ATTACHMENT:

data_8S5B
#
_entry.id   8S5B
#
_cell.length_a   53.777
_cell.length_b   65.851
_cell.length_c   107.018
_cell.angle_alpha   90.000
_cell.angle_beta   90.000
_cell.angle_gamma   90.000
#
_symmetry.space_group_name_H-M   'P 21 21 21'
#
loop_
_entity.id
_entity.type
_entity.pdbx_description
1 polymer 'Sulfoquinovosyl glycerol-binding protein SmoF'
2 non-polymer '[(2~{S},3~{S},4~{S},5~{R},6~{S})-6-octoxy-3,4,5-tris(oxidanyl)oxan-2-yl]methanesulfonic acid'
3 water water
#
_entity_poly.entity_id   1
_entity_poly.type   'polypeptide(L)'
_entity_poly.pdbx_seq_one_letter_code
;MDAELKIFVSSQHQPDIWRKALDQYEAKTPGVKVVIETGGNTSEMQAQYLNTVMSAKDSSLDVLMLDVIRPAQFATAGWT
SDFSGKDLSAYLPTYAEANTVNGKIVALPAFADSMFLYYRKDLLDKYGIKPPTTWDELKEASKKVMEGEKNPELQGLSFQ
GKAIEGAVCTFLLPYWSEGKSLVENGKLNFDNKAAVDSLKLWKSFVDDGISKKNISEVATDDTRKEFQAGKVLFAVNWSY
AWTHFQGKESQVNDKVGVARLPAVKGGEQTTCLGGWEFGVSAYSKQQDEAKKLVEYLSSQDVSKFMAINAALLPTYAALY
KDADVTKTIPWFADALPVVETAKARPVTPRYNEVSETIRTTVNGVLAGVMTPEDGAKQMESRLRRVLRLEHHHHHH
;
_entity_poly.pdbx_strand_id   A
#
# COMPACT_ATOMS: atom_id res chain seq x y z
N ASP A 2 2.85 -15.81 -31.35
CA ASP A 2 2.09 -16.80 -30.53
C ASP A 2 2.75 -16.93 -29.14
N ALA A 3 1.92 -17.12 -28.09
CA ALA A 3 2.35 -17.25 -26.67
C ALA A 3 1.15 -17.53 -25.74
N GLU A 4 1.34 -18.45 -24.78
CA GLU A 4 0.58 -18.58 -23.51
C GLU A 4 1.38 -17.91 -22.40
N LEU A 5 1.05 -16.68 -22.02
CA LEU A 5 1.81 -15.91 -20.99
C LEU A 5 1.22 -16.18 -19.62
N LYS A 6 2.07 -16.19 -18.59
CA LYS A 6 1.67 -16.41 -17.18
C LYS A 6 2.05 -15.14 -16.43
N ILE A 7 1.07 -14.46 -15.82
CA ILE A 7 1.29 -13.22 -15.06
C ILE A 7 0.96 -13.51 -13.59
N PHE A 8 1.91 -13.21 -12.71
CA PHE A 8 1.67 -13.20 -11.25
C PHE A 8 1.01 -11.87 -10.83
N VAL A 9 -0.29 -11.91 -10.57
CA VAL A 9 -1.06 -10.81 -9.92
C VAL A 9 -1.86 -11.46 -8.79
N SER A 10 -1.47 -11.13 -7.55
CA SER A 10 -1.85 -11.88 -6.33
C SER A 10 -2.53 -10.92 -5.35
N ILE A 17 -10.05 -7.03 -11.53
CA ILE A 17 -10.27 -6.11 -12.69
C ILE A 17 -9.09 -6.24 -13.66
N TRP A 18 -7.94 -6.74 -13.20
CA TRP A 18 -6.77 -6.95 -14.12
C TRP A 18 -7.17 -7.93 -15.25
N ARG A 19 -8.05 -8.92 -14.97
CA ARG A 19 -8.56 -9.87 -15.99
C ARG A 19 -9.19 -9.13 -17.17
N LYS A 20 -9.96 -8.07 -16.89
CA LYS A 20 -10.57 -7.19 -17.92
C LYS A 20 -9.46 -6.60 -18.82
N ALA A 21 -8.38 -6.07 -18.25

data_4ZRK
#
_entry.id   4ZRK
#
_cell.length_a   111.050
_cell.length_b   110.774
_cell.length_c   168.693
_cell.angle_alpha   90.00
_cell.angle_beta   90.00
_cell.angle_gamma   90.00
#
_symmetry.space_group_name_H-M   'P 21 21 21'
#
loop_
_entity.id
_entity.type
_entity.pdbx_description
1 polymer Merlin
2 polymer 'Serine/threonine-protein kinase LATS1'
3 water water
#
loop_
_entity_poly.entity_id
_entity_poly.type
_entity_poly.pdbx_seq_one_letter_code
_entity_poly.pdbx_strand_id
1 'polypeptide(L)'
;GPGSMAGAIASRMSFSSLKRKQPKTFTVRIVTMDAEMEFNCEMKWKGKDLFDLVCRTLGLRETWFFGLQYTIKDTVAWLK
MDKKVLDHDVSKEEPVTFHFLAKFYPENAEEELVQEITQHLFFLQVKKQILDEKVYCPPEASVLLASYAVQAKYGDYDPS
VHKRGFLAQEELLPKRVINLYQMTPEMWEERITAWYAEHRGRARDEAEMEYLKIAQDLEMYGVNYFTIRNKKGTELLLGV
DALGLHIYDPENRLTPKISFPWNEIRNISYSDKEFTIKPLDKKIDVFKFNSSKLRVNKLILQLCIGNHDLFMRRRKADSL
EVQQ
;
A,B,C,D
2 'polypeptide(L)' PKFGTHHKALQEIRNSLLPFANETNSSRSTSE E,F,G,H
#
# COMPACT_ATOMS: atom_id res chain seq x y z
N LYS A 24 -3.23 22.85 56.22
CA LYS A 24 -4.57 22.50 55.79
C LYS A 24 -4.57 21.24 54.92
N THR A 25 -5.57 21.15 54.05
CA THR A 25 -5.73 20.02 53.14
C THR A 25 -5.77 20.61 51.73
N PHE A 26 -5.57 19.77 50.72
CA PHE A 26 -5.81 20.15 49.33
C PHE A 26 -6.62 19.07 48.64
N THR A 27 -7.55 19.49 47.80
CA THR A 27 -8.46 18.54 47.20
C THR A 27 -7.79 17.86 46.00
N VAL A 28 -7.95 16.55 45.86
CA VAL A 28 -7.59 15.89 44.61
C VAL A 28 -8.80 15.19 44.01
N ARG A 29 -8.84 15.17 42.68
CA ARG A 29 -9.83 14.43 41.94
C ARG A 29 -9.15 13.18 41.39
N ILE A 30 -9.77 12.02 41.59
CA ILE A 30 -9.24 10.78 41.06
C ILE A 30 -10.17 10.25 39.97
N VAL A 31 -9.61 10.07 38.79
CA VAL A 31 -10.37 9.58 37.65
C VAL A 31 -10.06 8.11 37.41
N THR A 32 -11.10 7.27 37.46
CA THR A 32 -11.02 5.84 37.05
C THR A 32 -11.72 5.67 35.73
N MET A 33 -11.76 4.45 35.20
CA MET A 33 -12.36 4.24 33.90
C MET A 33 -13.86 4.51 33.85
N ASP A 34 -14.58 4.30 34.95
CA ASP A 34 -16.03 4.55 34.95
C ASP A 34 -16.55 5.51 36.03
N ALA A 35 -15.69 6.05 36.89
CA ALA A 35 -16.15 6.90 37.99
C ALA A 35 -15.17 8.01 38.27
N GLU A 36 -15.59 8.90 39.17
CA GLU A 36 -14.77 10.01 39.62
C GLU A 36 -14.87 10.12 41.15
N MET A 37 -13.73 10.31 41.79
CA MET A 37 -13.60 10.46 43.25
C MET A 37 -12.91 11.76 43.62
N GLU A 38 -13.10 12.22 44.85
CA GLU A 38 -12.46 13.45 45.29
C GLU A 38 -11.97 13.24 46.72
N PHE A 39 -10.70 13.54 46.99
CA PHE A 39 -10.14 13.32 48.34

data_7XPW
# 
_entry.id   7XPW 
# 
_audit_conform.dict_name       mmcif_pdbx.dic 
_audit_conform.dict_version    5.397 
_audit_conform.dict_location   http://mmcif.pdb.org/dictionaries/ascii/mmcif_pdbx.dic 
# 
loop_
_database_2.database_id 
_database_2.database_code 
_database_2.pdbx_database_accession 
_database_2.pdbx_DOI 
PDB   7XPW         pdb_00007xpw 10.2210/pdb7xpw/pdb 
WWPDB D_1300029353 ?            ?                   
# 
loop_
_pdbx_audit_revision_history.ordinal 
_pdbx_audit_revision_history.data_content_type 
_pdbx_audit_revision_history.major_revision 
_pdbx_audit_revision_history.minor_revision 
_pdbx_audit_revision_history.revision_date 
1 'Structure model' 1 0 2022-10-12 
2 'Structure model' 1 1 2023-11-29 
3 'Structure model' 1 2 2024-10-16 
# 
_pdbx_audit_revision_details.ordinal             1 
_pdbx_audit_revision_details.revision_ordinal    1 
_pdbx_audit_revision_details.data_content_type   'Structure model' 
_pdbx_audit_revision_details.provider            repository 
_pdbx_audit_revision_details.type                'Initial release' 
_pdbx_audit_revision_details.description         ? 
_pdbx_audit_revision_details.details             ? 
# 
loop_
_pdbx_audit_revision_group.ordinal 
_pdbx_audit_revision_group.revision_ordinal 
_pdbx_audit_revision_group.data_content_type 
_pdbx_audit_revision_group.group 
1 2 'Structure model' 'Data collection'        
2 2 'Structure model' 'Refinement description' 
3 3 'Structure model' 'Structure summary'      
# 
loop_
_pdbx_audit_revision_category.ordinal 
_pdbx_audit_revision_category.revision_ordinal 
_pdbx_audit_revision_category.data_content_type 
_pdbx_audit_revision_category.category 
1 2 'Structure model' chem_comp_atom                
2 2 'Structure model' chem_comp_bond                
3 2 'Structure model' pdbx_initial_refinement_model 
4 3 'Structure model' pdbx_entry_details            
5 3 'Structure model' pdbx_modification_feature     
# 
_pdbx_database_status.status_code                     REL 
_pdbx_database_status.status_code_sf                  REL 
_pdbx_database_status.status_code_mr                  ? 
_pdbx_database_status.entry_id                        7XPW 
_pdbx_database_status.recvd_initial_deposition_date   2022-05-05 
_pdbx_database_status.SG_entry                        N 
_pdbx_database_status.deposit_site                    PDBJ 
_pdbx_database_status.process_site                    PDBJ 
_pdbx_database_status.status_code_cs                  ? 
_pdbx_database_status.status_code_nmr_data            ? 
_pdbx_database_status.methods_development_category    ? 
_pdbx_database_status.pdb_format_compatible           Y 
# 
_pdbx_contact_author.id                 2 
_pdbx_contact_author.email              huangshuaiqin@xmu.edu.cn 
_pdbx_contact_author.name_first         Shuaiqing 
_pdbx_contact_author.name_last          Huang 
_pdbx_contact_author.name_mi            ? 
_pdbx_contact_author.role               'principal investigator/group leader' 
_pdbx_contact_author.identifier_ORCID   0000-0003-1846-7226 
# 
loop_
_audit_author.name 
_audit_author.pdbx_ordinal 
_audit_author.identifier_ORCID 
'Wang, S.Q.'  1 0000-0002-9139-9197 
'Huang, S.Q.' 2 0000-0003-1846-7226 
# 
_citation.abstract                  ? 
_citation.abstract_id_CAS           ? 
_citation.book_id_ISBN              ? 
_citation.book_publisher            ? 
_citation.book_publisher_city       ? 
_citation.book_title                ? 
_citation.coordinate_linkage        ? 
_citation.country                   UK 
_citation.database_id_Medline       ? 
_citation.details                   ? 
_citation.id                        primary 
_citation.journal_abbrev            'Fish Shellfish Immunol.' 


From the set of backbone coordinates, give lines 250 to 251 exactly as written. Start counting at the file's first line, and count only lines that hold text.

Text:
_citation.id                        primary 
_citation.journal_abbrev            'Fish Shellfish Immunol.' 